I will be honest and say that an immersive, family orientated show is not something that immediately appeals. So imagine my shock when I left Iris Theatre’s phenomenal production of Alice Through The Looking Glass completely buzzing.
Our story begins with Mrs Grey in a state of madness. When the mirror smashes and she is pulled through to the other side it’s up to a young Alice to make her way across the giant chess board, with a little help from some familiar characters, to save Mrs Grey from the Jabberwocky.
Adapting Lewis Carroll isn’t easy; his books are a series of encounters, followed by Alice waking up. Writer Daniel Winder has retained the book’s structure, even adding one with a wasp that Carroll originally omitted. The added quest, creates a little bit of drive and give a us a rather epic finale.
The show utilises every inch of St Paul’s Church and its beautiful gardens, which provided a wonderful backdrop for the action. The transient nature of audience really adds to Alice’s journey and also keeps the energy up, bringing to the proceedings a sense of discovery.
You’re ushered from location to location by actors who disappear and reappear as completely different characters in the blink of an eye. They gave performances that drew from pantomime but never got silly. Every member shone, each injecting multiple roles with warmth and humour that worked to bring this world to life.
Laura Wickham portrayed the seven and a half year old Alice, with youthful enthusiasm. As the Red Queen, Anne-Marie Piazza gave a marvellous “best of British” whilst Valerie Cutko enthused a confused White Queen with a beautiful vulnerability. Dafydd Gwyn Howells and Jos Vantyler stole many of their scenes as Humpty Dumpty and the Lion respectively, with the audience in stitches.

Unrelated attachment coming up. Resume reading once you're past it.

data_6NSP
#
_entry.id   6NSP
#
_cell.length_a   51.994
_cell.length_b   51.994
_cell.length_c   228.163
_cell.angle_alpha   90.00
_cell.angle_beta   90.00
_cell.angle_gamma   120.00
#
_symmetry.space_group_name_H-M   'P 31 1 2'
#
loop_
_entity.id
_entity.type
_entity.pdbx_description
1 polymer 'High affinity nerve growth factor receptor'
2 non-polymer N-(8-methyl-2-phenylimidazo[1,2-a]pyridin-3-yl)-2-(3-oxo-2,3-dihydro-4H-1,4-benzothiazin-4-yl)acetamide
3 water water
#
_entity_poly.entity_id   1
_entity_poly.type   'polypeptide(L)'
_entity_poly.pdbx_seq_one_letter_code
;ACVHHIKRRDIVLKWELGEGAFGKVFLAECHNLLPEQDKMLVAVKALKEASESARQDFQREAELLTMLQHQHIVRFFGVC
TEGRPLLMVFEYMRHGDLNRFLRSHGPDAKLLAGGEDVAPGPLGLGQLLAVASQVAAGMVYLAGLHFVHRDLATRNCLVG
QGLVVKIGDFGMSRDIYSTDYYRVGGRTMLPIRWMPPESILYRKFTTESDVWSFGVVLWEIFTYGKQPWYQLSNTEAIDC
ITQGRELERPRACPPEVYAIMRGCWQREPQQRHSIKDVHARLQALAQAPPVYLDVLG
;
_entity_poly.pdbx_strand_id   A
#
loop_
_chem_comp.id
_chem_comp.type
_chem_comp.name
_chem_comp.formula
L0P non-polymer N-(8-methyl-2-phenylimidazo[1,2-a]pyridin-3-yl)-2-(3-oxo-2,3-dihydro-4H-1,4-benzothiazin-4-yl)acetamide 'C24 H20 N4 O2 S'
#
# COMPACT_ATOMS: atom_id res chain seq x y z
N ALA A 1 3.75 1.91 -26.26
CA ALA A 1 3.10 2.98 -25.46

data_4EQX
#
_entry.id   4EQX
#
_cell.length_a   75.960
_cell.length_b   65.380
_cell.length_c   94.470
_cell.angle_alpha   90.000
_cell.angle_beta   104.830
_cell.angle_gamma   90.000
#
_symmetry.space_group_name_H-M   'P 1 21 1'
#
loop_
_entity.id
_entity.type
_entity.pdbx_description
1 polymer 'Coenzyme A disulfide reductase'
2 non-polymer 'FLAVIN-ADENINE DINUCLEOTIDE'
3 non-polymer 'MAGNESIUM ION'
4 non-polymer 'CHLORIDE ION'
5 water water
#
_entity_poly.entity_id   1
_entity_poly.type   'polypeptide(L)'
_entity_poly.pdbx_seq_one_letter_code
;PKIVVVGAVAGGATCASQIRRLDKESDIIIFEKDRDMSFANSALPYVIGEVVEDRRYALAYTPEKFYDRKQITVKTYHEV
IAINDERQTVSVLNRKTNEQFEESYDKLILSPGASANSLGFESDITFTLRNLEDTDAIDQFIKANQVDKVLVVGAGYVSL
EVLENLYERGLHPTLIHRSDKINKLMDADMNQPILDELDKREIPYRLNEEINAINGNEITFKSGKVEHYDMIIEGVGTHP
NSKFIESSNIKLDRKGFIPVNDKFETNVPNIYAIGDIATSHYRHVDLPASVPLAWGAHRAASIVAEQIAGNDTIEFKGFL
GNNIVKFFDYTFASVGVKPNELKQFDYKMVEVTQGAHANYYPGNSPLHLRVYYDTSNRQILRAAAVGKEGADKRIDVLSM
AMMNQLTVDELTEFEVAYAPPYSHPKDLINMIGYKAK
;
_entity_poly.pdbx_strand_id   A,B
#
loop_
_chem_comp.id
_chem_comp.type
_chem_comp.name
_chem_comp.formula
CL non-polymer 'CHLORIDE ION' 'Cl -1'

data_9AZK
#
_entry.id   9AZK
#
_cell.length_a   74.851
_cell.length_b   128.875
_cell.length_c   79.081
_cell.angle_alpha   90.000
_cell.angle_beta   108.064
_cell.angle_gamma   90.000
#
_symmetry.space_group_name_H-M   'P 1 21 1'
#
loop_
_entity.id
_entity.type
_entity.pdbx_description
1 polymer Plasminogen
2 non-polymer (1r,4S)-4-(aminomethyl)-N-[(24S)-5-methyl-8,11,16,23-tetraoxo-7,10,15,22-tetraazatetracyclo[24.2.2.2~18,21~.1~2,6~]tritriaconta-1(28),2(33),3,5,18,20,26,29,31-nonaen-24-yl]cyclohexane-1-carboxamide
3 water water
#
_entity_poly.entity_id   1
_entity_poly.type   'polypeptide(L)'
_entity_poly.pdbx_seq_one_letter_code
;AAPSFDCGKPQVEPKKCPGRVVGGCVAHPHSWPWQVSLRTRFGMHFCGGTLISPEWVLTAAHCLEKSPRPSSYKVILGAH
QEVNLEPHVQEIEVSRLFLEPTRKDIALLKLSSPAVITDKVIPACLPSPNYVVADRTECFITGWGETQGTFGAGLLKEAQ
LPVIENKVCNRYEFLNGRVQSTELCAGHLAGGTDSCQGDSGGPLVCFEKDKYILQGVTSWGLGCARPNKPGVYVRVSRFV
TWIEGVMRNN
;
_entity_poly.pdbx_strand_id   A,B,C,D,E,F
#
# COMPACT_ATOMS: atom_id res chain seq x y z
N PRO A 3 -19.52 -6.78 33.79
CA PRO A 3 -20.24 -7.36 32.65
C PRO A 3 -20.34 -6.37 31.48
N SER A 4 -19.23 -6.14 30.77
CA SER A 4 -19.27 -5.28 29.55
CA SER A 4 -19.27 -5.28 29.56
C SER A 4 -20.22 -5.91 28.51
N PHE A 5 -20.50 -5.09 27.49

Lewis Carroll’s words have never sounded better, and I was constantly impressed with the delivery of lines that left your head in a spin. Some poems were given an epic performance, with Cutko’s Jabbawocky particularly powerful, whilst others were given the musical treatment, such as the Walrus and the Carpenter, which were brilliantly enacted.
Original music, accompanied by the versatile Leo Elso kept things moving between scenes, and provided some of the show’s tender moments. A song between Alice and the White Knight, lovingly played by Nick Howard-Brown brought a sense of true significance to the finale. It was, however, the beautiful duet between a united young and old Alice that brought a tear to the eye.
This is definitely one for the family, with the adults laughing louder than the enthralled children. At two and half hours, and a rather frightening finale this may be a bit much for some of the younger ones, although it would make a fantastic first theatrical experience. With an outstanding cast and fluid direction from Jamie Jackson, this could just be the show of the summer.
Review by Max Sycamore
After the success of 2013 Iris Theatre returns for a 6th year of its celebrated summer season in the gardens of St Paul’s Church, Covent Garden. Following on from our 2013 smash hit family show, Lewis Carroll’s Alice through the Looking Glass will be presented throughout the month of August.
Iris’ brand new production of Alice through the Looking Glass will take us back into the fantastical world of Lewis Carroll’s Alice. Stepping through the surface of a magic mirror the audience will join Alice as she journeys across a checkerboard world filled with fantastical creatures and talking flowers.
On the way she will meet friends, old and new; the Mad Hatter and the March Hare, the Lion and the Unicorn, Tweedledum and Tweedledee, before facing the fearsome Jabberwock to win her crown. Returning from last summer the writing team of Daniel Winder and Candida Calidcot will ensure this fun, family story will be packed full of music and song.
Alice Through The Looking Glass
St Paul’s Church,
Bedford Street, Covent Garden,
London WC2E 9ED
30th July to 30th August 2014
Evenings: Monday to Saturday 7 pm
Matinees: Thursday and Saturday – 2.30 pm
Book Tickets: http://www.iristheatre.com/
Tuesday 5th August 2014